"Those who cannot remember the past are condemned to repeat it." ~George Santayana
As a 90s teen, it was impossible to imagine an America as hate filled as the one captured in black and white news footage from the 1950s and 1960s. The domestic terrorism and public displays of hate that seemed so commonplace during the Civil Rights Era were virtually unfathomable as realities in our evolved, late 20th century American society. Although I was aware of racial disenfranchisement and discrimination, even working actively to combat it, there appeared to be a general understanding that hate crimes and nationalist views were unacceptable by most members of society. However, the last 10 years have shown me a different America.
During the week of October 22, 2018, Americans were reminded that hate based on race and ethnicity are as prevalent as ever. The week began with pipe bomb filled packages being mailed to political leaders and public figures throughout the country. Midweek in Jeffersontown, KY, Maurice Stallard and Vickie Jones were murdered while grocery shopping because they were Black. Then the unthinkable happened on Saturday, when a domestic terrorist murdered 11 members of a Pittsburgh synagogue, motivated by his anti-semantic views.
The tension within the country is mounting, and these acts seem to be proof that it has reached a tipping point. It is sometimes hard to believe that just a few years ago, people believed the nation had evolved and left its race-based hatred in the past. However, the last several years have proven the “post racial” theory is far from a reality. And although there is some protection under the law, the hatred from decades past has been unleashed and is right in our faces.
Until a few years ago, the bombing of the 16th Street Baptist Church that left four little girls dead seemed like an unfathomable hate crime that we would never see the likes of again. Yet the Emanuel African Methodist Episcopal Church Massacre in 2015 that left 9 dead and the Tree of Life Congregation massacre just last week, have shown us this level of hate is not a thing of the past. It is also a sobering reminder that even houses of worship are not safe havens from these attacks. So where does this leave us?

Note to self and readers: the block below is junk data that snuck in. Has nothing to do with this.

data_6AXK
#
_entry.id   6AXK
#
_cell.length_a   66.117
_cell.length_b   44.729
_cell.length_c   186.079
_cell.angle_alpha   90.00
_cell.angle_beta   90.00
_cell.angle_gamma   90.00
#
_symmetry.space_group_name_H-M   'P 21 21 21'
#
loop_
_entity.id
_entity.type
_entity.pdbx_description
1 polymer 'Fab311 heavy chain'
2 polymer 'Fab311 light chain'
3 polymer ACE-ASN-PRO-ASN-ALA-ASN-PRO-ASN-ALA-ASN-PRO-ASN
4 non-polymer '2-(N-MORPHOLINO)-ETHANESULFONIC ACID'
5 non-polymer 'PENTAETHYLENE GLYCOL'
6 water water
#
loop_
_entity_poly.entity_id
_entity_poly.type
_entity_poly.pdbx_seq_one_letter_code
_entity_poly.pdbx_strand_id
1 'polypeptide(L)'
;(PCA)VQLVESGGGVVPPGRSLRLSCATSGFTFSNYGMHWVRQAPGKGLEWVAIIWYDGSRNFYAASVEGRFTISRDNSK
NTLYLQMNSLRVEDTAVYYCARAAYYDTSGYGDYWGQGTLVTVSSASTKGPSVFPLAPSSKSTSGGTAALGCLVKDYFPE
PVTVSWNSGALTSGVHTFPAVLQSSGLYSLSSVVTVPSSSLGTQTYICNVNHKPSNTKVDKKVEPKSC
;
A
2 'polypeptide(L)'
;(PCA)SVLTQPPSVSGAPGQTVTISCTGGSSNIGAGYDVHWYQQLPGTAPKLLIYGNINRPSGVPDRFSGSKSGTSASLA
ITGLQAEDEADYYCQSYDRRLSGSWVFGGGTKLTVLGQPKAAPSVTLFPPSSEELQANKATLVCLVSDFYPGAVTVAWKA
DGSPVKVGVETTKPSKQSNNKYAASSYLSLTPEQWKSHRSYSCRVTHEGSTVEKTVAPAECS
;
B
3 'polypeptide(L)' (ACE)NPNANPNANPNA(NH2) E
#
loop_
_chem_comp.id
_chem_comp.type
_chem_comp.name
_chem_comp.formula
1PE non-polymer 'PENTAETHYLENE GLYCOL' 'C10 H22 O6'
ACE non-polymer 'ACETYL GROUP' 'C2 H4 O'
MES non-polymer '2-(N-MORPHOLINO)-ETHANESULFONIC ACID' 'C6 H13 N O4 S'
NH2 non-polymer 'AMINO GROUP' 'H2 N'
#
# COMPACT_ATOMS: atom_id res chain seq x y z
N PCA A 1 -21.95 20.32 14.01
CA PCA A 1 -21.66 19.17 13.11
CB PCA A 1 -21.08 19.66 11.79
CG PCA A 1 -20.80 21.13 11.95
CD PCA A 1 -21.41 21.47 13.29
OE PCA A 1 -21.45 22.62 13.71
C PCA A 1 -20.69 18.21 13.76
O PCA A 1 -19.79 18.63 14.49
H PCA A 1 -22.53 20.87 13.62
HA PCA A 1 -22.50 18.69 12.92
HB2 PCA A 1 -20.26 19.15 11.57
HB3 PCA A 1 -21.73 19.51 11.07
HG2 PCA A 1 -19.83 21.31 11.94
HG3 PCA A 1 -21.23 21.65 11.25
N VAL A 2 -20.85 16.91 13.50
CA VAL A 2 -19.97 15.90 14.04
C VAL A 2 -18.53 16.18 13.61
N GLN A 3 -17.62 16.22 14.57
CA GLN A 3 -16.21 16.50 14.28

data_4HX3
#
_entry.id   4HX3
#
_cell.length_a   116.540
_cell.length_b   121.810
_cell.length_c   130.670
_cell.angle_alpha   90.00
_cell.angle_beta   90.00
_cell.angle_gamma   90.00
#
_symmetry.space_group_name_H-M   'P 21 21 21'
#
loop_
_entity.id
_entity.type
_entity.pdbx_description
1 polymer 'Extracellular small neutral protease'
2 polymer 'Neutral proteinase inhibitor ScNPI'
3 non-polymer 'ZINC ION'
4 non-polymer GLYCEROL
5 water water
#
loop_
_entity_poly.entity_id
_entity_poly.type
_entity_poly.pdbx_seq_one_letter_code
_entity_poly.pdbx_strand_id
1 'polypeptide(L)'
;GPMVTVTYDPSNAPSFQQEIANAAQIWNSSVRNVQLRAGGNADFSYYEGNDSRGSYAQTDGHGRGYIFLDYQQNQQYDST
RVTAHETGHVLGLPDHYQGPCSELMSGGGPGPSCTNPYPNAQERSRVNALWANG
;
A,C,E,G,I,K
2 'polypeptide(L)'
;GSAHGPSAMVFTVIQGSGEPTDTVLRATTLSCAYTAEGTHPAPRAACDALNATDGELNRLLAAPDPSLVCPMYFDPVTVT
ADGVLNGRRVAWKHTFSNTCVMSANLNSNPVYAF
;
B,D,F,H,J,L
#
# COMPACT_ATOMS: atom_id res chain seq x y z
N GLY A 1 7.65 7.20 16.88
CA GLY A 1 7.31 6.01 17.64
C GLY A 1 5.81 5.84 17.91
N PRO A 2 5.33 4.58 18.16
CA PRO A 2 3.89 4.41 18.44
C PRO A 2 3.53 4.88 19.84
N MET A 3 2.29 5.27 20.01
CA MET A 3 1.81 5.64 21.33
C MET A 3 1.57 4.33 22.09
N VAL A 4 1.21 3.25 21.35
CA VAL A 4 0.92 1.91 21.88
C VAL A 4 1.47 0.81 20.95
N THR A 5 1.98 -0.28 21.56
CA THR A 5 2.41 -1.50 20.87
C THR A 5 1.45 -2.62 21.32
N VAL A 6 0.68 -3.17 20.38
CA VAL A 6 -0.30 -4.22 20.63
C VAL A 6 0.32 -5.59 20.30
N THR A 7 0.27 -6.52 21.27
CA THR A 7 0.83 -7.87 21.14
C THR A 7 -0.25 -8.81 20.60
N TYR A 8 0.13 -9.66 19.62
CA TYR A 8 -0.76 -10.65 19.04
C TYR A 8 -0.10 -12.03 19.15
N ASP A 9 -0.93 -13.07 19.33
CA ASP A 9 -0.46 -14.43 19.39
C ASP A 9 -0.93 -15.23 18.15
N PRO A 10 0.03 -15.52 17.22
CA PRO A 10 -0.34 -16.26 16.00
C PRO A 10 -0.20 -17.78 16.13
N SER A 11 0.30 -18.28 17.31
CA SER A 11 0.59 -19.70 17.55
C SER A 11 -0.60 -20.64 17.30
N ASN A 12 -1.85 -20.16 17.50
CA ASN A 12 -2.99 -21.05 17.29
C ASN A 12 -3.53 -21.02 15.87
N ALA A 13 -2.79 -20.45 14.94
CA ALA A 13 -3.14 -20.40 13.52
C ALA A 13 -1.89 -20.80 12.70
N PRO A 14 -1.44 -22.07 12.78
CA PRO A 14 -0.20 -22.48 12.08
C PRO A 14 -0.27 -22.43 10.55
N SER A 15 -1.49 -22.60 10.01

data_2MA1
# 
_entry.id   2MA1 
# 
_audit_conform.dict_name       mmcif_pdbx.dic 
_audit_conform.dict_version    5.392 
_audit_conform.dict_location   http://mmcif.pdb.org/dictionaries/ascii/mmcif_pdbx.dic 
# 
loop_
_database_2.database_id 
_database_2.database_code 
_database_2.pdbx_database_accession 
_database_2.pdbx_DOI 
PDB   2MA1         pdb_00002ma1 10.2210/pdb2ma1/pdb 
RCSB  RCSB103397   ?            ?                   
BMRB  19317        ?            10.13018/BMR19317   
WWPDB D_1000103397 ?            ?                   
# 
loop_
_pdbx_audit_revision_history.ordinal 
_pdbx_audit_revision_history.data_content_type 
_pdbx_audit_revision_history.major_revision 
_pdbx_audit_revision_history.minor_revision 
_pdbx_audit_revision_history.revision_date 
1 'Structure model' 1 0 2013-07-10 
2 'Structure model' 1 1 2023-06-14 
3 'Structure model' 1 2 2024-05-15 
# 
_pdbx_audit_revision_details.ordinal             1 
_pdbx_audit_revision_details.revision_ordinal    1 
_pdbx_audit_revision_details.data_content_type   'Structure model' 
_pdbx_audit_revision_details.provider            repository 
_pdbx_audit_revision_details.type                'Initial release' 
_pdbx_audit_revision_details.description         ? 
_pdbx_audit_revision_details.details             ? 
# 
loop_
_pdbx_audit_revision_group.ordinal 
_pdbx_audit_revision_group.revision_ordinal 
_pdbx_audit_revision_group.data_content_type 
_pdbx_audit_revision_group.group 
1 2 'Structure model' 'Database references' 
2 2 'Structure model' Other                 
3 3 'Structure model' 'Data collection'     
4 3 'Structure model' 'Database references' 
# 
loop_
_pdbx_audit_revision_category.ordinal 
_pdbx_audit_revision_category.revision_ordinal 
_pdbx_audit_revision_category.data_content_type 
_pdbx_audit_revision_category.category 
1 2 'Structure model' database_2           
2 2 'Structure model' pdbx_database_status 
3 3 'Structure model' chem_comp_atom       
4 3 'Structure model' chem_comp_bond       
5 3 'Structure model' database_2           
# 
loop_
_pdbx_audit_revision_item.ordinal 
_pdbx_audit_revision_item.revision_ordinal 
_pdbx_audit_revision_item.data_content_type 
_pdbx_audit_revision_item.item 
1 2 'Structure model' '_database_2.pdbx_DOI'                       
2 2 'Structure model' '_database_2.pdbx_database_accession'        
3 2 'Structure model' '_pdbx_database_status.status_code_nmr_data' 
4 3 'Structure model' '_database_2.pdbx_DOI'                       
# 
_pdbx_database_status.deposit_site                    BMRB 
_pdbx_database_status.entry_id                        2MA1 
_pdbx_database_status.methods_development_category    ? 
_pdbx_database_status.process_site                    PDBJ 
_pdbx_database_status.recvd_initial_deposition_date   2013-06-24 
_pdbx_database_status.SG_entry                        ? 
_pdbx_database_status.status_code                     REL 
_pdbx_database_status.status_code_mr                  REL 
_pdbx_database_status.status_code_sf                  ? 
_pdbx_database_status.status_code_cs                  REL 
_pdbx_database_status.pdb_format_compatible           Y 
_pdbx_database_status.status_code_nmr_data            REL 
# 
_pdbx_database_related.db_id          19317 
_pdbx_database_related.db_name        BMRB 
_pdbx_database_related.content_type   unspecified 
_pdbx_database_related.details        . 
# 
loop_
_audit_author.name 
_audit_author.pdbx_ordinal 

One of our greatest drum majors for change, Dr. Martin Luther King, Jr. stated, “We must accept finite disappointment, but never lose infinite hope.” As the news becomes bleaker by the day, and the future seems even more uncertain than ever, it is important we not lose infinite hope. Furthermore, it is crucial we do not allow fear to find a home in our psyches. As tragic as the last week has been, it is nothing compared to the level of hate endured by Dr. King, and those of that generation.
As we move forward from our present hate filled state, it is important to remember many of our ancestors left clues we can utilize to flourish despite the opposition we face. Understanding there is nothing new under the sun and only light can drive out darkness can direct how society manages the current cultural shift. The present state of the nation implores we remember the words of Bishop Desmond Tutu, “Hope is being able to see that there is light despite all the darkness.” History assures us of this.
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